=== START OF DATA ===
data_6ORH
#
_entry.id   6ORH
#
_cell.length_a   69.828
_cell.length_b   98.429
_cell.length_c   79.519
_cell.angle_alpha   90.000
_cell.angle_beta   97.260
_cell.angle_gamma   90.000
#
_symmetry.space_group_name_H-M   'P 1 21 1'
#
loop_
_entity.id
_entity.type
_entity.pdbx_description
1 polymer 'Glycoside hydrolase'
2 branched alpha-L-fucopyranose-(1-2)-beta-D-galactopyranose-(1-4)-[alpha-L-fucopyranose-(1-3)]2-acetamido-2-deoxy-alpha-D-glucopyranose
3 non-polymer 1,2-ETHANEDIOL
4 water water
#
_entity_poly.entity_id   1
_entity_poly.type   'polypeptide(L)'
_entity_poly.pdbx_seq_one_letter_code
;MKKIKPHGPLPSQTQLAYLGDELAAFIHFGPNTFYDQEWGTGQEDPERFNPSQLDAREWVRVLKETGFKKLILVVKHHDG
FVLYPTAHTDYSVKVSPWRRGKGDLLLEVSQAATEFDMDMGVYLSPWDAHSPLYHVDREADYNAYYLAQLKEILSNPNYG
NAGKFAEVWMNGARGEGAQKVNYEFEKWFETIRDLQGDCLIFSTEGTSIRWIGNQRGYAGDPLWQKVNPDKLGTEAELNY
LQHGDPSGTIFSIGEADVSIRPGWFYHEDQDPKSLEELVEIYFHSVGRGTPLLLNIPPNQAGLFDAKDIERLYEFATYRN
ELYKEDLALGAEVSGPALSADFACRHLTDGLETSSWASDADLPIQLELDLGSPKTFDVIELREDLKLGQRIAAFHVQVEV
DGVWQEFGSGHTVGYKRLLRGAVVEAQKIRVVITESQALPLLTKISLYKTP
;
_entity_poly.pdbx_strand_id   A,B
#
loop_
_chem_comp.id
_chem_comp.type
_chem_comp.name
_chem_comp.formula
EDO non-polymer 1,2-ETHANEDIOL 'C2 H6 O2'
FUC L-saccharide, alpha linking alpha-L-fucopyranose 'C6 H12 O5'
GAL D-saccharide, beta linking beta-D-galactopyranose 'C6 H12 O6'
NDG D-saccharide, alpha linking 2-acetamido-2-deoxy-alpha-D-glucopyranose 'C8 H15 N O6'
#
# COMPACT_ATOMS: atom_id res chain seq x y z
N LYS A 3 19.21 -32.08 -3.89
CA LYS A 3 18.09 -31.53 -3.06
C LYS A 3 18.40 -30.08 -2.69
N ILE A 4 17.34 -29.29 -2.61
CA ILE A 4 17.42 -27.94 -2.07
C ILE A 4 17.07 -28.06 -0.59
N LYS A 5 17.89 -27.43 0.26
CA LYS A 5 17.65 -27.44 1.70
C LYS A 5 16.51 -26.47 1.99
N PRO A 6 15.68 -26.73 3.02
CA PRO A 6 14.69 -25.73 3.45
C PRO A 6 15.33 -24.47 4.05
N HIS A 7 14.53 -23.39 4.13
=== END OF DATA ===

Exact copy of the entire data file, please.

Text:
data_6ORH
#
_entry.id   6ORH
#
_cell.length_a   69.828
_cell.length_b   98.429
_cell.length_c   79.519
_cell.angle_alpha   90.000
_cell.angle_beta   97.260
_cell.angle_gamma   90.000
#
_symmetry.space_group_name_H-M   'P 1 21 1'
#
loop_
_entity.id
_entity.type
_entity.pdbx_description
1 polymer 'Glycoside hydrolase'
2 branched alpha-L-fucopyranose-(1-2)-beta-D-galactopyranose-(1-4)-[alpha-L-fucopyranose-(1-3)]2-acetamido-2-deoxy-alpha-D-glucopyranose
3 non-polymer 1,2-ETHANEDIOL
4 water water
#
_entity_poly.entity_id   1
_entity_poly.type   'polypeptide(L)'
_entity_poly.pdbx_seq_one_letter_code
;MKKIKPHGPLPSQTQLAYLGDELAAFIHFGPNTFYDQEWGTGQEDPERFNPSQLDAREWVRVLKETGFKKLILVVKHHDG
FVLYPTAHTDYSVKVSPWRRGKGDLLLEVSQAATEFDMDMGVYLSPWDAHSPLYHVDREADYNAYYLAQLKEILSNPNYG
NAGKFAEVWMNGARGEGAQKVNYEFEKWFETIRDLQGDCLIFSTEGTSIRWIGNQRGYAGDPLWQKVNPDKLGTEAELNY
LQHGDPSGTIFSIGEADVSIRPGWFYHEDQDPKSLEELVEIYFHSVGRGTPLLLNIPPNQAGLFDAKDIERLYEFATYRN
ELYKEDLALGAEVSGPALSADFACRHLTDGLETSSWASDADLPIQLELDLGSPKTFDVIELREDLKLGQRIAAFHVQVEV
DGVWQEFGSGHTVGYKRLLRGAVVEAQKIRVVITESQALPLLTKISLYKTP
;
_entity_poly.pdbx_strand_id   A,B
#
loop_
_chem_comp.id
_chem_comp.type
_chem_comp.name
_chem_comp.formula
EDO non-polymer 1,2-ETHANEDIOL 'C2 H6 O2'
FUC L-saccharide, alpha linking alpha-L-fucopyranose 'C6 H12 O5'
GAL D-saccharide, beta linking beta-D-galactopyranose 'C6 H12 O6'
NDG D-saccharide, alpha linking 2-acetamido-2-deoxy-alpha-D-glucopyranose 'C8 H15 N O6'
#
# COMPACT_ATOMS: atom_id res chain seq x y z
N LYS A 3 19.21 -32.08 -3.89
CA LYS A 3 18.09 -31.53 -3.06
C LYS A 3 18.40 -30.08 -2.69
N ILE A 4 17.34 -29.29 -2.61
CA ILE A 4 17.42 -27.94 -2.07
C ILE A 4 17.07 -28.06 -0.59
N LYS A 5 17.89 -27.43 0.26
CA LYS A 5 17.65 -27.44 1.70
C LYS A 5 16.51 -26.47 1.99
N PRO A 6 15.68 -26.73 3.02
CA PRO A 6 14.69 -25.73 3.45
C PRO A 6 15.33 -24.47 4.05
N HIS A 7 14.53 -23.39 4.13